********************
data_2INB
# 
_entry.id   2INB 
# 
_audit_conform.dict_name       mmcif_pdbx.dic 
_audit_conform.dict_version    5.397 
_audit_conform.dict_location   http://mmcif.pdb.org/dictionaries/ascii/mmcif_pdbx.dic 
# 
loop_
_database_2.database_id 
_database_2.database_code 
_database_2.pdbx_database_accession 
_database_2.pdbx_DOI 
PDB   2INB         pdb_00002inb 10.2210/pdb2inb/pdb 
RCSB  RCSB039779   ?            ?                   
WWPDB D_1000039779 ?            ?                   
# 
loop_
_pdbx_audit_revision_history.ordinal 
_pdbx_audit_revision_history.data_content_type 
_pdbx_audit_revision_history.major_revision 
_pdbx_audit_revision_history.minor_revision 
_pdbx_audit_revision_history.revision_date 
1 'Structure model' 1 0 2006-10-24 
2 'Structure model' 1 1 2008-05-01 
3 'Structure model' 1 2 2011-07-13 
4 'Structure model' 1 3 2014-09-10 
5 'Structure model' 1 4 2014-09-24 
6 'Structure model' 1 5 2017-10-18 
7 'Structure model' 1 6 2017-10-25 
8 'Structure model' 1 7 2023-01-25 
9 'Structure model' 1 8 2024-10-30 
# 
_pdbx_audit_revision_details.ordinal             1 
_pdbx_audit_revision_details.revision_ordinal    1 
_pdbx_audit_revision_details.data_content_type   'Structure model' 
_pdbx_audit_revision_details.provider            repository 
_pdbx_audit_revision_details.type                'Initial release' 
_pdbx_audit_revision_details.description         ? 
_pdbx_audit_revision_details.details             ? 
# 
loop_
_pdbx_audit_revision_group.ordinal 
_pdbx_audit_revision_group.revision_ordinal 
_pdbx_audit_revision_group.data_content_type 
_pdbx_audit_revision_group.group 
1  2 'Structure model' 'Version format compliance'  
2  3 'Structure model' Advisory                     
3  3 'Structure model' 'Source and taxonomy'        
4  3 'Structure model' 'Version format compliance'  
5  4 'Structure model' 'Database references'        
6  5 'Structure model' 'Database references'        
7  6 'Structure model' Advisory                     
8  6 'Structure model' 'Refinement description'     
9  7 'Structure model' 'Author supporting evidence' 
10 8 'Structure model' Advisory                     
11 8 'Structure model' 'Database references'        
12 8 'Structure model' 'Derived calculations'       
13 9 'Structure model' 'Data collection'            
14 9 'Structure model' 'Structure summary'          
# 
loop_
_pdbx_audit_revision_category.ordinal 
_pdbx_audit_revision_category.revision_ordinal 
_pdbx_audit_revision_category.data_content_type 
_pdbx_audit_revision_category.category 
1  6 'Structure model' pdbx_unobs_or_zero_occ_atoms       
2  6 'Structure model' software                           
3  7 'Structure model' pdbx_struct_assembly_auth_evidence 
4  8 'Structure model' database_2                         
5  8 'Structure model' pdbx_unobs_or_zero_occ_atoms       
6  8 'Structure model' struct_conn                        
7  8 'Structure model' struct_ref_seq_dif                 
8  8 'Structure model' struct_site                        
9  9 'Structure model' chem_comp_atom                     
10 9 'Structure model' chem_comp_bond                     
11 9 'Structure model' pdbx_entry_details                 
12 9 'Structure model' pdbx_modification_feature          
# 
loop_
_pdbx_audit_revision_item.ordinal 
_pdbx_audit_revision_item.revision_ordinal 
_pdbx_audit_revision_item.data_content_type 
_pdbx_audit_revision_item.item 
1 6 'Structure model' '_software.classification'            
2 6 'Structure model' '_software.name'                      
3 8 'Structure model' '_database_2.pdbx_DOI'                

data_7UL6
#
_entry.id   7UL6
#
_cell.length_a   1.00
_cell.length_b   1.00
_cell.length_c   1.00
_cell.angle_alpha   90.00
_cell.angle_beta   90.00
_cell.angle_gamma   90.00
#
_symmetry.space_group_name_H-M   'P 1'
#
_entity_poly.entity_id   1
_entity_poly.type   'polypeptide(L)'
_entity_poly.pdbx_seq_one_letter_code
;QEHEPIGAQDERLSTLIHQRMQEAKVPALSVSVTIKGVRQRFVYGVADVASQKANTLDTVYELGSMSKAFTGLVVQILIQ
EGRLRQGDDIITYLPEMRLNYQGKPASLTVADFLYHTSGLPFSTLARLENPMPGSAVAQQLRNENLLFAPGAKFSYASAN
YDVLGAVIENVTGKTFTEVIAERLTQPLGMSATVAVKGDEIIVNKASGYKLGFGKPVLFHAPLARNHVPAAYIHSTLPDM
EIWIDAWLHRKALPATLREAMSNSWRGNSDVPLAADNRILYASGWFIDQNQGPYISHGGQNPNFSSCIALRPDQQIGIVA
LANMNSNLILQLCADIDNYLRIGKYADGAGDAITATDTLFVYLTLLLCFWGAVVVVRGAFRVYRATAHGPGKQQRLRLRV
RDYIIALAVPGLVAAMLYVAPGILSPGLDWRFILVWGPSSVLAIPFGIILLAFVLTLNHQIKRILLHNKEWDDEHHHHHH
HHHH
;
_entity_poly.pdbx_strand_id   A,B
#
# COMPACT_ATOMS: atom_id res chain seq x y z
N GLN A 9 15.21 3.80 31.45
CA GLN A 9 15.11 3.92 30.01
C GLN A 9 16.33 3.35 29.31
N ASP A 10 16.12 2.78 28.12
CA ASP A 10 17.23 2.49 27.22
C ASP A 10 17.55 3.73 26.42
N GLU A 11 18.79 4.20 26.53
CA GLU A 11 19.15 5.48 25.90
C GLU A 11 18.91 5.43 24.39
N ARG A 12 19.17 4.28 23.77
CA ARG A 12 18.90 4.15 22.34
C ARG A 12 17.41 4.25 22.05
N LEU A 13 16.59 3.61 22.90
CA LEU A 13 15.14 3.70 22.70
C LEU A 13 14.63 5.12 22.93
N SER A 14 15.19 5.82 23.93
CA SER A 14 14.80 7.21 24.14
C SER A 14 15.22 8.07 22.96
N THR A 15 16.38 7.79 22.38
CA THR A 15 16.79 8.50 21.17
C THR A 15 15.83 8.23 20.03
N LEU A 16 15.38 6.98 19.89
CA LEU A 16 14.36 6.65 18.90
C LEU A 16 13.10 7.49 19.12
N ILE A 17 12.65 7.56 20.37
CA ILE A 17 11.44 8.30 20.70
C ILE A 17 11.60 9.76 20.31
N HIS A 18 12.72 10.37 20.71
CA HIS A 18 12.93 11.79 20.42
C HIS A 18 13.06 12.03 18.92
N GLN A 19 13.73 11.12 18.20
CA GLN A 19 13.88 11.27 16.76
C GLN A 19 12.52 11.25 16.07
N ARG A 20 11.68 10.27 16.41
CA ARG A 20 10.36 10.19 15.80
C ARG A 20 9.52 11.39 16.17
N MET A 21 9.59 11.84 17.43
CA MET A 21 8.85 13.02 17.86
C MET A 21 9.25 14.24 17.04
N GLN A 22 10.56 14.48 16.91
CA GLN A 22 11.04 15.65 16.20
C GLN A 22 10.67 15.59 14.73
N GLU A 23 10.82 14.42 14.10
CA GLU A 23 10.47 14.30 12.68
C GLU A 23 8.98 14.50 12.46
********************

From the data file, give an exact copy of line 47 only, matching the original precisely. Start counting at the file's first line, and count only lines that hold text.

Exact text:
1  2 'Structure model' 'Version format compliance'  